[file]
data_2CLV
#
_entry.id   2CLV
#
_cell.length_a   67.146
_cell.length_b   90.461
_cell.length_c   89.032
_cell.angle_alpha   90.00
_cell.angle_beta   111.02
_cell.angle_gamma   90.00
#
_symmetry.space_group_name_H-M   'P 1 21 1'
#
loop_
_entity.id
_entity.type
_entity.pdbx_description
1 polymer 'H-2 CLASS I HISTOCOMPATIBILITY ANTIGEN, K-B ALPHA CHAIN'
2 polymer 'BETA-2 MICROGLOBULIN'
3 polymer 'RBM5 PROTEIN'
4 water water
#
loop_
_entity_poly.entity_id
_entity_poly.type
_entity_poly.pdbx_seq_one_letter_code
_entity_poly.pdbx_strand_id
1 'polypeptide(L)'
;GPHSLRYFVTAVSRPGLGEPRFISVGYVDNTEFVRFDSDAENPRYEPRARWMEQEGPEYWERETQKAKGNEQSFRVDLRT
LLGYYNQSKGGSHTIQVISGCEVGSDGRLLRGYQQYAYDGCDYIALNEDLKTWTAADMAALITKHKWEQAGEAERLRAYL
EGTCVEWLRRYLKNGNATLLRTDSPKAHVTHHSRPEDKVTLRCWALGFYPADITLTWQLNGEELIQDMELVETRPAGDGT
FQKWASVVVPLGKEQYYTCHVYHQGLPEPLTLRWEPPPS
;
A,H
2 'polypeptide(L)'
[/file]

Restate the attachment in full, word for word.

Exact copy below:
data_2CLV
#
_entry.id   2CLV
#
_cell.length_a   67.146
_cell.length_b   90.461
_cell.length_c   89.032
_cell.angle_alpha   90.00
_cell.angle_beta   111.02
_cell.angle_gamma   90.00
#
_symmetry.space_group_name_H-M   'P 1 21 1'
#
loop_
_entity.id
_entity.type
_entity.pdbx_description
1 polymer 'H-2 CLASS I HISTOCOMPATIBILITY ANTIGEN, K-B ALPHA CHAIN'
2 polymer 'BETA-2 MICROGLOBULIN'
3 polymer 'RBM5 PROTEIN'
4 water water
#
loop_
_entity_poly.entity_id
_entity_poly.type
_entity_poly.pdbx_seq_one_letter_code
_entity_poly.pdbx_strand_id
1 'polypeptide(L)'
;GPHSLRYFVTAVSRPGLGEPRFISVGYVDNTEFVRFDSDAENPRYEPRARWMEQEGPEYWERETQKAKGNEQSFRVDLRT
LLGYYNQSKGGSHTIQVISGCEVGSDGRLLRGYQQYAYDGCDYIALNEDLKTWTAADMAALITKHKWEQAGEAERLRAYL
EGTCVEWLRRYLKNGNATLLRTDSPKAHVTHHSRPEDKVTLRCWALGFYPADITLTWQLNGEELIQDMELVETRPAGDGT
FQKWASVVVPLGKEQYYTCHVYHQGLPEPLTLRWEPPPS
;
A,H
2 'polypeptide(L)'